Bottled Water Containers are Safe
PET plastic bottles, commonly small, portable 16.9 (half-liter) and 24 ounce sizes, are safe and reliable for food contact use. PET is used in a variety of packaging for many foods, including everything from peanut butter, soft drinks, and juices to beer, wine, and spirits. PET is approved as safe for food and beverage contact by the U.S. Food and Drug Administration (FDA) and similar regulatory agencies throughout the world, and has been for over 30 years.
As with all food packaging materials, bottled water containers must be made from FDA-approved food contact substances. That means the plastic and glass containers used for bottled water products have undergone FDA scrutiny prior to being available for use in the marketplace. FDA has determined that containers used by the bottled water industry are safe for use with food and beverage products—including bottled water—and they do not pose a health risk to consumers.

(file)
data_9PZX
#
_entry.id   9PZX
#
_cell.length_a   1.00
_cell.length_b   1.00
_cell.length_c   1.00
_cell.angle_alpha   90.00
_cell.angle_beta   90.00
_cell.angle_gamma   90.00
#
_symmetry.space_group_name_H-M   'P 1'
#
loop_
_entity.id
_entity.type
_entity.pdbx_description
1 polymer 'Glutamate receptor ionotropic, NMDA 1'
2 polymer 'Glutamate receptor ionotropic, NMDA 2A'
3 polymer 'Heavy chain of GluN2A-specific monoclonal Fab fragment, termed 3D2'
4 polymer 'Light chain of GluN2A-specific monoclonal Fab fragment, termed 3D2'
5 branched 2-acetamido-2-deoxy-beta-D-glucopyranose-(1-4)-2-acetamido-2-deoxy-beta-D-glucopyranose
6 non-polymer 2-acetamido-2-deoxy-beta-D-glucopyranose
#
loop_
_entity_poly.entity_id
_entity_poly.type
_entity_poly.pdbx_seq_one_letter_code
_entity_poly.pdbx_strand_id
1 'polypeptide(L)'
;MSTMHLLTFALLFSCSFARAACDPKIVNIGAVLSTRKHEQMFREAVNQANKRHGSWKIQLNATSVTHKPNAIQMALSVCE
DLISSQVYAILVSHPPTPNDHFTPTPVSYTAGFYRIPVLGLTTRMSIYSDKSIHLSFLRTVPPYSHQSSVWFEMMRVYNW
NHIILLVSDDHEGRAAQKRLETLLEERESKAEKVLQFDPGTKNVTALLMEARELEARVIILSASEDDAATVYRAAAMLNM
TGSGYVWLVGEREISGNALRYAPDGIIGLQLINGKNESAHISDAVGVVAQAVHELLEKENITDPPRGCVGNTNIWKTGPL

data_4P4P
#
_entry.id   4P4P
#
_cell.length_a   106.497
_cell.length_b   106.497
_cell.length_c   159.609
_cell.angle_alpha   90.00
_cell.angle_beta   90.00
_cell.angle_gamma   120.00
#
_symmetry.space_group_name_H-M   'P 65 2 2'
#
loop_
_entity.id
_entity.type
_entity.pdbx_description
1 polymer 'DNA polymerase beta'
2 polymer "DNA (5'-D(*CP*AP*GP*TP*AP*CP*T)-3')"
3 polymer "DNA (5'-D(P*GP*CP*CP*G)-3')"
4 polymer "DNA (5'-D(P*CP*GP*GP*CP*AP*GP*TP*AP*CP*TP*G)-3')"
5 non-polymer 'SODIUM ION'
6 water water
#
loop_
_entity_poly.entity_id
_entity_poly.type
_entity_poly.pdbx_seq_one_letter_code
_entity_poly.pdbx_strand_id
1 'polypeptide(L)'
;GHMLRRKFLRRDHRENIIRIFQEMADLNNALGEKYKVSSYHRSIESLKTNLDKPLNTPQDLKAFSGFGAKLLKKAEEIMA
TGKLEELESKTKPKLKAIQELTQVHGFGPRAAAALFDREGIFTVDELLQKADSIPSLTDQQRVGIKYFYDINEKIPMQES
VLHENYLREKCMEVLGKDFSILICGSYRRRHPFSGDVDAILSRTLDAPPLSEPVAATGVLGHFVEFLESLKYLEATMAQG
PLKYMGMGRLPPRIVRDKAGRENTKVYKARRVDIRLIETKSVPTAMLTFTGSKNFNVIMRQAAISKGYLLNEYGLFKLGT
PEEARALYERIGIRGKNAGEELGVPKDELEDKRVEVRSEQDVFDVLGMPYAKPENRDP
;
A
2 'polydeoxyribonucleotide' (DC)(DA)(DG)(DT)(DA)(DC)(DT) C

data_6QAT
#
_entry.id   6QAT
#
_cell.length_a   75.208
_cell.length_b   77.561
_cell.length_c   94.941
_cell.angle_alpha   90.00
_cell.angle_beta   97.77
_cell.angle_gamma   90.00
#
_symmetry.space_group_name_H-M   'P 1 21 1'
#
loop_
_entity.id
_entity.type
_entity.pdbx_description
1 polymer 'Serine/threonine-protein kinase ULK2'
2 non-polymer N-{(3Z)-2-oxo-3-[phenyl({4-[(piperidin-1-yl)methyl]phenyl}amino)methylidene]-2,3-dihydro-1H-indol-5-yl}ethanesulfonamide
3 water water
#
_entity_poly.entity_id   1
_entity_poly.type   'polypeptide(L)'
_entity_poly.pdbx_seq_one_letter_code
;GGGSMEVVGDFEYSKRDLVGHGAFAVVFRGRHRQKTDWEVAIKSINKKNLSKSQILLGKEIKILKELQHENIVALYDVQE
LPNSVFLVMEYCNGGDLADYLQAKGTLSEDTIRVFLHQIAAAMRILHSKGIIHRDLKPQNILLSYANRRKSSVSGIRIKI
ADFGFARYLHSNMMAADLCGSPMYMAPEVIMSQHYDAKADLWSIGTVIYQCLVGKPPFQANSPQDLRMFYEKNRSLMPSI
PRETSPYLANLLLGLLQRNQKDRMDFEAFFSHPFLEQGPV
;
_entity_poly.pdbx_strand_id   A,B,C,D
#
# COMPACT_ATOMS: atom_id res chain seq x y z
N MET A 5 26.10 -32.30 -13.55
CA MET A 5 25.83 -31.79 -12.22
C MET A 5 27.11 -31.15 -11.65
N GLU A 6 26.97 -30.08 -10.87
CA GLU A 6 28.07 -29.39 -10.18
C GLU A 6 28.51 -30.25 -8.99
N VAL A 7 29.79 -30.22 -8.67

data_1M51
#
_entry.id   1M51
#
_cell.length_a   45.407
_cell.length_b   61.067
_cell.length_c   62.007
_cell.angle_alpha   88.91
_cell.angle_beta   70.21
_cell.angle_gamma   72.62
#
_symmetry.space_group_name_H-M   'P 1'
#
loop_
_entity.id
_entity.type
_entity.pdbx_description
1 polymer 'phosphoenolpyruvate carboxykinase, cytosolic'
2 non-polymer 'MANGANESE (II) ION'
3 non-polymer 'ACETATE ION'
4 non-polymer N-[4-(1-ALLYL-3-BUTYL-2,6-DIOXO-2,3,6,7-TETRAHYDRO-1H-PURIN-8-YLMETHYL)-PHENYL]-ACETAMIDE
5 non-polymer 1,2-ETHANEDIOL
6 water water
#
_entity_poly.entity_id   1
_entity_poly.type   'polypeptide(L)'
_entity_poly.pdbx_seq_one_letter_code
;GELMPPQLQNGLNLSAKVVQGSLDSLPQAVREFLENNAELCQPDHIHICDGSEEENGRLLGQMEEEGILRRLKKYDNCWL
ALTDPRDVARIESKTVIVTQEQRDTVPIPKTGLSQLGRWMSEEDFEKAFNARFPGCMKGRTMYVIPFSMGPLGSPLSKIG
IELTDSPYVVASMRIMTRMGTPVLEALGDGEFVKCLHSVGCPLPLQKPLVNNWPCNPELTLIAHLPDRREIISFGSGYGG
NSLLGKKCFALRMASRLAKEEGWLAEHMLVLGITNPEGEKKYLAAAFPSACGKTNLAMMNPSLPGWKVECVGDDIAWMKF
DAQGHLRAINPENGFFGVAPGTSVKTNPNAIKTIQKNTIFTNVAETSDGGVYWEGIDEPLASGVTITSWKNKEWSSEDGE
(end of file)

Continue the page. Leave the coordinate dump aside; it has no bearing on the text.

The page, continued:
Bisphenol A (BPA)
BPA it is not a chemical component of PET plastic. Regulatory agencies in several countries and the FDA have ruled favorably on the safety of BPA. The consensus among these international regulatory agencies is that the current levels of exposure to BPA through food packaging does not pose a health risk.
When issuing its January 2011 statement on this subject, FDA cautioned against making any changes in food packaging or consumption by either industry or consumers that could jeopardize food safety or reduce intake of food needed for good nutrition. In an April 2012 statement, the FDA reiterated its stance concerning the safety of BPA.
On June 4, 2013, the FDA clearly confirmed the safety of BPA in a question-and-answer post on its website. Responding to the question, “Is BPA safe,” FDA’s position is clear:
“Yes. Based on FDA’s ongoing safety review of scientific evidence, the available information continues to support the safety of BPA for the currently approved uses in food containers and packaging.”